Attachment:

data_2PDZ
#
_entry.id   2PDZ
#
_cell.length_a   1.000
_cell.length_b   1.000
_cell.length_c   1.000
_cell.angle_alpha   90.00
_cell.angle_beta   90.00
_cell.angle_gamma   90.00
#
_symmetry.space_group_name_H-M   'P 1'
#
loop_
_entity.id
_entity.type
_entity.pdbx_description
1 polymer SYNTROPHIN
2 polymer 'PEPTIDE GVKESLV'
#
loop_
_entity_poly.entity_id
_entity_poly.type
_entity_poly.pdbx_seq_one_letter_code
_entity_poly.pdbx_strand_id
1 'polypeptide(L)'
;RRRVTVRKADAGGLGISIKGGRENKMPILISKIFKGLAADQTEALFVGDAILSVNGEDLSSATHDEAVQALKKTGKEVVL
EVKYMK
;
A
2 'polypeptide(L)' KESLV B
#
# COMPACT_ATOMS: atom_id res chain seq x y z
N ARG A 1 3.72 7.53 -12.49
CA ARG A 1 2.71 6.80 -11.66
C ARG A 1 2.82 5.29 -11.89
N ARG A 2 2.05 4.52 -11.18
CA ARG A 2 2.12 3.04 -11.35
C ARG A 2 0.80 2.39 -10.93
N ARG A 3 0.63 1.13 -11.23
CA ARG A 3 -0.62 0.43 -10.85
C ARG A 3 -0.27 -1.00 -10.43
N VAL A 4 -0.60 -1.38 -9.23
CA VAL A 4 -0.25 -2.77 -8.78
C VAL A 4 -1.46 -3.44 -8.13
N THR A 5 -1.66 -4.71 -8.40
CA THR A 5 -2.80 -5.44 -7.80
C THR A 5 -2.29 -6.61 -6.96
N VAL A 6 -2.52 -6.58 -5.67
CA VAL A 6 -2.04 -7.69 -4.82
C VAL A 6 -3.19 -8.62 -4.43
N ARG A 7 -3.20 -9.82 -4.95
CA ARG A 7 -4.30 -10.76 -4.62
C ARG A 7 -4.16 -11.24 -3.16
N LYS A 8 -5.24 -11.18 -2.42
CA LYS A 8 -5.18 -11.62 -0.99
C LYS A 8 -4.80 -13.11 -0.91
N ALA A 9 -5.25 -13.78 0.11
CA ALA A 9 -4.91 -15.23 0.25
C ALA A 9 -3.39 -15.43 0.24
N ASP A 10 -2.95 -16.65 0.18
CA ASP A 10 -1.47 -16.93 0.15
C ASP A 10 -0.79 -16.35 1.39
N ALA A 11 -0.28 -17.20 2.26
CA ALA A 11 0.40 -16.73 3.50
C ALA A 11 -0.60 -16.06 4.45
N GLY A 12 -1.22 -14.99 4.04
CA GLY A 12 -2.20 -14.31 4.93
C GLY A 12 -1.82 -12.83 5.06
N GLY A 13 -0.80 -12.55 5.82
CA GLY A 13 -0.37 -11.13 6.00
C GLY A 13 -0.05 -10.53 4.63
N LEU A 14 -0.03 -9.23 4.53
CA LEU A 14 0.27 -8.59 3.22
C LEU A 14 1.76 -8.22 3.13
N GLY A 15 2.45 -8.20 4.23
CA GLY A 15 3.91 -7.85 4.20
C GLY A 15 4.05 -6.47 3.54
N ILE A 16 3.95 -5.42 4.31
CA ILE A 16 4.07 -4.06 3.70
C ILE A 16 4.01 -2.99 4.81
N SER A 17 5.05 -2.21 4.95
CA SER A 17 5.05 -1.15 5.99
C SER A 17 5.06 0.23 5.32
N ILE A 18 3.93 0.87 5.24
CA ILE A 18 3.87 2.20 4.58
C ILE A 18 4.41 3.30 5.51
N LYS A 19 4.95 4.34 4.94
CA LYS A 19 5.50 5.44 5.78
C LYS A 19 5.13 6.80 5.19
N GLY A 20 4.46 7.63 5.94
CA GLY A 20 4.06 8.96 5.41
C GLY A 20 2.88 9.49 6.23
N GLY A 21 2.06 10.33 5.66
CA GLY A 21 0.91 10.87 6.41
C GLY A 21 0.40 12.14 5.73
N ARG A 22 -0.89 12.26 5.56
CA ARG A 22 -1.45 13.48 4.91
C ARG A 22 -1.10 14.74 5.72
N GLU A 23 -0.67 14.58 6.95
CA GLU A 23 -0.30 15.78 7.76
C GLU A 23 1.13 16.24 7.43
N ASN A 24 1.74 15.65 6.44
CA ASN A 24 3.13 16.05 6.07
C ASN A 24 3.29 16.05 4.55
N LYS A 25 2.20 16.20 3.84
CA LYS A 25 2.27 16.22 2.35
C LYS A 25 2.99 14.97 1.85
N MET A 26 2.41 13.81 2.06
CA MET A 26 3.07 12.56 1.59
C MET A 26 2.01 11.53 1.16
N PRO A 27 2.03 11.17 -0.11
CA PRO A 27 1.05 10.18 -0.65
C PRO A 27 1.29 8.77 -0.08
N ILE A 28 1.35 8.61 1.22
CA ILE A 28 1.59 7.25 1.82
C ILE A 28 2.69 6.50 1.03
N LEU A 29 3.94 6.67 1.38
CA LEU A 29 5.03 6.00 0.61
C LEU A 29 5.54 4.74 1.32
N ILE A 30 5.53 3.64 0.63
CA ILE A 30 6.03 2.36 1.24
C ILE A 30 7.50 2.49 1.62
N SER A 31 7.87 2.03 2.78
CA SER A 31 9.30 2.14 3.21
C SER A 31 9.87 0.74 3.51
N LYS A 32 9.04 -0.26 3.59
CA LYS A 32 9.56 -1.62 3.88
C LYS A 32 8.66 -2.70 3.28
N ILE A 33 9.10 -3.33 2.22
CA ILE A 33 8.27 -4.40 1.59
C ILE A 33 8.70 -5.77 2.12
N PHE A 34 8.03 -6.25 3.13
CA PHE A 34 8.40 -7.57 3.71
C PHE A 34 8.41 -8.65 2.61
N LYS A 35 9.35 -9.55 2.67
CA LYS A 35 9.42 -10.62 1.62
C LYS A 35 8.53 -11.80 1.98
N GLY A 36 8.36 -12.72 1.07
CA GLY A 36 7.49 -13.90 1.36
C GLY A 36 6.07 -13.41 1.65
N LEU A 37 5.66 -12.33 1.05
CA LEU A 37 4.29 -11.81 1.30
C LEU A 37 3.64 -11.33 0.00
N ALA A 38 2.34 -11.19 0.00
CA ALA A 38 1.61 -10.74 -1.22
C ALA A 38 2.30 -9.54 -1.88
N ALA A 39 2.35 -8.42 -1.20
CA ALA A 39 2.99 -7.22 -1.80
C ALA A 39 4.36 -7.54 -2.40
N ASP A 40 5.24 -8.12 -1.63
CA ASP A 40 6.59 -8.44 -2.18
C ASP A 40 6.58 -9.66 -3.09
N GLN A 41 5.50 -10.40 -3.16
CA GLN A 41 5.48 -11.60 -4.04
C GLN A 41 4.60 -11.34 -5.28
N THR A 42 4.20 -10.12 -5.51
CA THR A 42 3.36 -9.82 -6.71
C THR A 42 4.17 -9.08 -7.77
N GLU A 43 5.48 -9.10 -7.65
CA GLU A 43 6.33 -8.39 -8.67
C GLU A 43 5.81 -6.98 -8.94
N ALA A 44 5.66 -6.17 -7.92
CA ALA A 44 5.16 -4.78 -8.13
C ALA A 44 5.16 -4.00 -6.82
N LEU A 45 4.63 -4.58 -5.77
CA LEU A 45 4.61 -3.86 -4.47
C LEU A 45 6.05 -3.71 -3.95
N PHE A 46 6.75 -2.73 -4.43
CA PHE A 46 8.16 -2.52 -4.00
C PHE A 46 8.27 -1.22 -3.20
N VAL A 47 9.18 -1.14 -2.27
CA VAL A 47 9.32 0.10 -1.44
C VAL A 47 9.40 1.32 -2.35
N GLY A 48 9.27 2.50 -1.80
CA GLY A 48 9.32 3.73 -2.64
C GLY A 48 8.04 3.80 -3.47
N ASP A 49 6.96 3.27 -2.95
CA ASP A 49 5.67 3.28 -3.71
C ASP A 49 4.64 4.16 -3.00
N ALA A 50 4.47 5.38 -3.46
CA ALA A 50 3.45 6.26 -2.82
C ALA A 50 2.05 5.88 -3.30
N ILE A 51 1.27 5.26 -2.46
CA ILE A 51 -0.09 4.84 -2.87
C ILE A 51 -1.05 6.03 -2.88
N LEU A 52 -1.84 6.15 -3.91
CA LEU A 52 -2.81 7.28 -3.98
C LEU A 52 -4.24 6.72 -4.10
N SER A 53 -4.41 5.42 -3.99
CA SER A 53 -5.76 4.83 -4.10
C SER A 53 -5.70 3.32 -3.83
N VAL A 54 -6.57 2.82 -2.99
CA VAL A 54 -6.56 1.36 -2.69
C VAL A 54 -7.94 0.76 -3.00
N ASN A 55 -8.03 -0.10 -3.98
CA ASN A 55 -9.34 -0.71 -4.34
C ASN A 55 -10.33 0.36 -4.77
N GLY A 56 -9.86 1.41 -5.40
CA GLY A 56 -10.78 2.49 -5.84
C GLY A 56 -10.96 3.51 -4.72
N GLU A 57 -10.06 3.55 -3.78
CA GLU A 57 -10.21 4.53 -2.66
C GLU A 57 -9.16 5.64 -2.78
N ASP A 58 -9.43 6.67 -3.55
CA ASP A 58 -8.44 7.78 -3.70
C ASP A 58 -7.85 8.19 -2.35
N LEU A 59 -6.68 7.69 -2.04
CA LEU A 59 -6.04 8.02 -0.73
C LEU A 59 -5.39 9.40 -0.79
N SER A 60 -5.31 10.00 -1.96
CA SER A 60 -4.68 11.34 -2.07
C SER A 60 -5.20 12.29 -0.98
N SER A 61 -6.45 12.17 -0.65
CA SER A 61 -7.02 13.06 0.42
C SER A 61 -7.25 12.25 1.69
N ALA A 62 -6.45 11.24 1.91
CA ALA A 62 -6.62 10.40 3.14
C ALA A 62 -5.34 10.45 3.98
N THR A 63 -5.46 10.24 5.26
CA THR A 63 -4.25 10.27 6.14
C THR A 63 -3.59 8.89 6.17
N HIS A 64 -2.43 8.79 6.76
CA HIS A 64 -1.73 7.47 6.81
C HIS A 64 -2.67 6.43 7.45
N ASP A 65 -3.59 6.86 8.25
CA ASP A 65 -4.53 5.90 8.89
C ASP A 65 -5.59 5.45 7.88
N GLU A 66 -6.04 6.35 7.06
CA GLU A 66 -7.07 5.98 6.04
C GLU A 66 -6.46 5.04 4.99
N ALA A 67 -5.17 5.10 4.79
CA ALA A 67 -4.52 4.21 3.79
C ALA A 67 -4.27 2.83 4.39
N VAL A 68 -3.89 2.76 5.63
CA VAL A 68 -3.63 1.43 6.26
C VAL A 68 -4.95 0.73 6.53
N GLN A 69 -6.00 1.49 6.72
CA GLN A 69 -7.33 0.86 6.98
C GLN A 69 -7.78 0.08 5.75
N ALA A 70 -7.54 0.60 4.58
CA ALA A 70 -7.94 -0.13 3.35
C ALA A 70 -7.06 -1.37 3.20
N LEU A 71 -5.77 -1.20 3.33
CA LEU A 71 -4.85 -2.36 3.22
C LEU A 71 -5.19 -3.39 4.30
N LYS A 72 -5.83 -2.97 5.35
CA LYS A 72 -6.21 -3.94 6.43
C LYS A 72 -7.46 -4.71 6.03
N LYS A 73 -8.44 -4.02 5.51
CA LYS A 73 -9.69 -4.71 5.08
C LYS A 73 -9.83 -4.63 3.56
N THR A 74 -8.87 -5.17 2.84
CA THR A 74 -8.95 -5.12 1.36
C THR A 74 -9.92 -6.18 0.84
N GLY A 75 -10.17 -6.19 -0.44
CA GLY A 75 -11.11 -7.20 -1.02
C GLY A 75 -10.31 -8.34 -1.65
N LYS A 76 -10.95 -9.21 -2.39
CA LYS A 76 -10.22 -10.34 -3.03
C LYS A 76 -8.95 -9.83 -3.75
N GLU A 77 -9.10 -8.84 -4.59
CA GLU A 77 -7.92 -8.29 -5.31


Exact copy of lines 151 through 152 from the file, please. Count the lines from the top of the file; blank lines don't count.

N ASP A 40 5.24 -8.12 -1.63
CA ASP A 40 6.59 -8.44 -2.18